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The Anonymous #OpKKK dox is not what you’re expecting

This one didn’t live up to the hype.


Kevin Collier


After days of teasing, Anonymous has finally produced what it says is damning identifying information of the notorious white supremacist group the Ku Klux Klan.

Instead of contact information and proof of the promised 1,000 KKK members, the final result is simply a few hundred names, Facebook pages, and Google+ accounts.

Ultimately, the document works far less than a traditional “doxing,” in which someone online posts revealing personal information like phone numbers or home addresses, and is more of a resource guide. Many of the people named are already well-known white supremacists. It lists the name and email address of Don Black, founder of prominent white supremacist site Stormfront and former KKK leader, for instance—but that email address is widely spread on the Internet, including on Black’s personal page.

It also identifies the KKK Twitter account @KKKOfficial311 as Frank Ancona, Imperial Wizard and President of the Traditional American Knights of the KKK. But that’s hardly a revelation. @KKKOfficial311 has a link to that organization’s website, complete with an interview with Ancona on its front page.

While Anonymous has risen to fame as a hacker collective, much of the information could be found with little more than a Google search. It names 74-year-old Frazier Glenn Miller Jr., for example, but offers only a link to a news article about his conviction for murdering three people at Jewish sites and a short summary of that article. Another person is marked as “Not a klansman, never was. Still including him.”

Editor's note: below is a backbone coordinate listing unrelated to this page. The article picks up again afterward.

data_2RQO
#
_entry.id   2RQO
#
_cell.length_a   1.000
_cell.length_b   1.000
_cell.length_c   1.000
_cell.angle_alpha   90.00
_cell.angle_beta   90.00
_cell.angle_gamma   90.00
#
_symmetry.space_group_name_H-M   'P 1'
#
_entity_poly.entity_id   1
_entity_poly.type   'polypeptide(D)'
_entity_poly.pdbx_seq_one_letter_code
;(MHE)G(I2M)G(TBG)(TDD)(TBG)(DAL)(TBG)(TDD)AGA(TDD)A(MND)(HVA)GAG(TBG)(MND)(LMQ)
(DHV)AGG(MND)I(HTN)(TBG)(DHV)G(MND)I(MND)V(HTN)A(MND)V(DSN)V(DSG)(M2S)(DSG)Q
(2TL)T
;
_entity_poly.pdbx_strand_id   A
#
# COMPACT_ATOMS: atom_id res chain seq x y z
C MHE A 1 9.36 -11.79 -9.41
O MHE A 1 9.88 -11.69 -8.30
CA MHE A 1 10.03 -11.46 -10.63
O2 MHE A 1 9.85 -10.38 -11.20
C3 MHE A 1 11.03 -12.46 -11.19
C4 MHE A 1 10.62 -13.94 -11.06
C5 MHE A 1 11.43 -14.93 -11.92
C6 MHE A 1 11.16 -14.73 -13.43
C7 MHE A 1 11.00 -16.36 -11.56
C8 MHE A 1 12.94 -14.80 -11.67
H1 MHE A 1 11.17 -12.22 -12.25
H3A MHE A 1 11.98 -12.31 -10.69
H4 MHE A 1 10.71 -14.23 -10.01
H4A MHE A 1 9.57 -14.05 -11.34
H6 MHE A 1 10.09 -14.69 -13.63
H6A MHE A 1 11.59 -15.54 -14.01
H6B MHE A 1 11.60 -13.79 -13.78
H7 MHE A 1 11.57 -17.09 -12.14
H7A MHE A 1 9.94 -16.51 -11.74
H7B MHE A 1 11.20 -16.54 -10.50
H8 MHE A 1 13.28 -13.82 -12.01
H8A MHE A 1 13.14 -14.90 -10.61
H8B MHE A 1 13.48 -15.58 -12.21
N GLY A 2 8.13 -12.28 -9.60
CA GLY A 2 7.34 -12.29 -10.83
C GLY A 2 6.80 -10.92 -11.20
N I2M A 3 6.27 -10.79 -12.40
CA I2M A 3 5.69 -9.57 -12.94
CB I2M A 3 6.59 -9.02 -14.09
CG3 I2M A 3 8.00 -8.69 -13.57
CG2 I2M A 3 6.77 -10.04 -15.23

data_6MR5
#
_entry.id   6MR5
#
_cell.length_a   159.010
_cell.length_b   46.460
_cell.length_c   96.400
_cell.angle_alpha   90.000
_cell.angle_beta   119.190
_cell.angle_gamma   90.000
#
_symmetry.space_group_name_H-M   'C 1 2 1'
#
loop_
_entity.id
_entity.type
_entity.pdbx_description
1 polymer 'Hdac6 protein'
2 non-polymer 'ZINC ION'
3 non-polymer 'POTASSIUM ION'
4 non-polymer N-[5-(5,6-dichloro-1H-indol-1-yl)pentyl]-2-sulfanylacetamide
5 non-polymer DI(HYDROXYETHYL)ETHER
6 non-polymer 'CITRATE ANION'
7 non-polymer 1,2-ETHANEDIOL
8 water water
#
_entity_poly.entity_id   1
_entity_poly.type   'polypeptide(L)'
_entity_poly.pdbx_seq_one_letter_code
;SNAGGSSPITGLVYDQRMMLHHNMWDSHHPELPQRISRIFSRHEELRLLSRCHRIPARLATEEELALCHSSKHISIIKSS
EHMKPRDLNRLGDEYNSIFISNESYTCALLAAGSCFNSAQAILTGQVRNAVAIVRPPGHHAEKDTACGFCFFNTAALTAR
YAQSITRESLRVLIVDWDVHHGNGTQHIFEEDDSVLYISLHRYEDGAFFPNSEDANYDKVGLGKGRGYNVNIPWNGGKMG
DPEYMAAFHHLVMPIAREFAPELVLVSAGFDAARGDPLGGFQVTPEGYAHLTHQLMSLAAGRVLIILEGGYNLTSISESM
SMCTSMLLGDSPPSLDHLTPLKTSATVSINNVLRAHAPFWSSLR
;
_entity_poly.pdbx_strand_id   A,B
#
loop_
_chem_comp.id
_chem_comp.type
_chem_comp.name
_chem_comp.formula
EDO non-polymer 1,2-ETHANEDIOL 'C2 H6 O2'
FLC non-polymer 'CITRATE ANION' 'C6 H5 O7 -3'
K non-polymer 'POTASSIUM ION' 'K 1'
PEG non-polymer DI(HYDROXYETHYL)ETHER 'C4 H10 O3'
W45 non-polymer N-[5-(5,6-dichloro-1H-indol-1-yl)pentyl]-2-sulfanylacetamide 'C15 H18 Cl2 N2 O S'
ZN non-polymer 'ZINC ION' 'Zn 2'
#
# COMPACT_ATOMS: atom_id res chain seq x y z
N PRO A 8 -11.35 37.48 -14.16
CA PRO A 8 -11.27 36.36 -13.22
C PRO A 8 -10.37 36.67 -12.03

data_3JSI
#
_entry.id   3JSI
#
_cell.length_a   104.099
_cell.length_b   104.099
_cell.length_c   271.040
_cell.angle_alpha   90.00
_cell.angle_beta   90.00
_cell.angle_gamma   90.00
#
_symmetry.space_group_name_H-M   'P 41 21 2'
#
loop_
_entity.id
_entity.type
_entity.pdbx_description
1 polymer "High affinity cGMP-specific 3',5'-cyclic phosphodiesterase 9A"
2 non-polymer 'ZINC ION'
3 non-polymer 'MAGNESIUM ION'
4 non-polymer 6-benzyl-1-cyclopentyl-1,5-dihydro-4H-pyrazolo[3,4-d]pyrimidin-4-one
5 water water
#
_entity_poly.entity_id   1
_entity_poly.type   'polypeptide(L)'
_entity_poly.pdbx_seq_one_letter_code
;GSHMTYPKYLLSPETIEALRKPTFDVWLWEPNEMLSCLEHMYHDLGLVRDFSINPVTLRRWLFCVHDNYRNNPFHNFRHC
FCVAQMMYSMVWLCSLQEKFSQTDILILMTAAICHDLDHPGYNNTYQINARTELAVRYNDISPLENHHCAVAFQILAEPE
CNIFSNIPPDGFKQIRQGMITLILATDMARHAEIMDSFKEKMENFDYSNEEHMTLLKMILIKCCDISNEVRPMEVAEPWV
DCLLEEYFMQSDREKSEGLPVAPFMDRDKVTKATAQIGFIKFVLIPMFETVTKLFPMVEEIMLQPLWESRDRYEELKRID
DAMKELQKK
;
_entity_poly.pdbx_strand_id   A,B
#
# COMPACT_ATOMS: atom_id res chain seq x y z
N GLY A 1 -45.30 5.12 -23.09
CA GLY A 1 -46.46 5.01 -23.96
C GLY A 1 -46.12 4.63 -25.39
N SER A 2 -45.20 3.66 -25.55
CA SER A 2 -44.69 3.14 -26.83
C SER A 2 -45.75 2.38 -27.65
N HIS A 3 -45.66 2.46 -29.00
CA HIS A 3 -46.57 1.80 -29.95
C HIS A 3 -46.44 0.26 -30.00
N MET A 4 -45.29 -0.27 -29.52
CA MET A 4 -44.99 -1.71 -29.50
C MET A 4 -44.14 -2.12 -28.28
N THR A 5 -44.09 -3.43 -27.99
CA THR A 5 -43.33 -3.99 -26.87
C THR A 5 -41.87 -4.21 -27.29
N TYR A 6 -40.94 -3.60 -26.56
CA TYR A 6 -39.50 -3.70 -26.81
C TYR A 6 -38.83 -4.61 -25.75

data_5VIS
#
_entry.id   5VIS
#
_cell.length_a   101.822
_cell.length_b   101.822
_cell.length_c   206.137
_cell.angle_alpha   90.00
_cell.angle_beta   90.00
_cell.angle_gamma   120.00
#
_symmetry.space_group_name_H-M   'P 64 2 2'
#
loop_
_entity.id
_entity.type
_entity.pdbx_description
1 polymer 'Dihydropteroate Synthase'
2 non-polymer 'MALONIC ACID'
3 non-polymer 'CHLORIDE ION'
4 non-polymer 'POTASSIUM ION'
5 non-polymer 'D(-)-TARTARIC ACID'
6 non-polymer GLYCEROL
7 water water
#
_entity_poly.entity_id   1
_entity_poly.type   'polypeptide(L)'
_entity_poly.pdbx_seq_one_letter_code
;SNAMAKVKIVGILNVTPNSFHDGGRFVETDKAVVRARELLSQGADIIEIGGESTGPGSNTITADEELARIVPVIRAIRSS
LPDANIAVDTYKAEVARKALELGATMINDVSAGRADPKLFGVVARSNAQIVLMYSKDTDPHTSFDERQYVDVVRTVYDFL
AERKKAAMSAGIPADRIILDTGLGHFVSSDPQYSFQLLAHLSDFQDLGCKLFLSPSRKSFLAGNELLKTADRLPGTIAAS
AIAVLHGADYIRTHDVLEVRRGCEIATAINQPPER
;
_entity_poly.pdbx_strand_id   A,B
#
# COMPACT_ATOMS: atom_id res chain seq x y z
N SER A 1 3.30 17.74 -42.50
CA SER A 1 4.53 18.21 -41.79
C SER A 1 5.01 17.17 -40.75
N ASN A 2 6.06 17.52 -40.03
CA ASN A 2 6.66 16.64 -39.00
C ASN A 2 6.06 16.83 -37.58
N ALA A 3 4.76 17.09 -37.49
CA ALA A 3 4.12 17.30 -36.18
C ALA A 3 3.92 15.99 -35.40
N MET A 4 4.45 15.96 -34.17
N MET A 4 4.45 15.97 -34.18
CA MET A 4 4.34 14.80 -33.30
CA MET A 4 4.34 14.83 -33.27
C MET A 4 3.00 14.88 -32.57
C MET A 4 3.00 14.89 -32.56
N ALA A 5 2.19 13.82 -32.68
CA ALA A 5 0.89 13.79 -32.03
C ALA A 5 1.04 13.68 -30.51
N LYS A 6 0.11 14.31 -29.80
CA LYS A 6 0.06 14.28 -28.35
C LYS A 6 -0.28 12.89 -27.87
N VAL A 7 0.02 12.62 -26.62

Besides Black, the Anonymous document lists the email addresses of only four other people, none of whom immediately responded to the Daily Dot’s request for confirmation about their KKK membership. There are no phone numbers listed.

The vast majority of names are simply paired with a Facebook account or Google+ page. Some of those may be, as some previous attempts to out KKK members have been, incorrect. One, for instance, showed a woman who clearly supported the Confederate flag, but the memes that littered her Facebook wall included jokes at racists’ expense and references to the African-American television drama Empire.

Other accounts certainly claim on their Facebook pages to have KKK affiliations. But with no other information on them, it’s hard to see how this will “out” a person who already openly puts such information on Facebook.

Anonymous has a long history of misidentifying people as culprits, including accusations of KKK membership. But at times, its attempts to shine light on members of the group has had a clear impact. As captured in the 2015 documentary Inside the Ku Klux Klan, a previous Anonymous effort to dox KKK members resulted in some quitting the group.

Image via Edwin Shelton/Flickr (PD)

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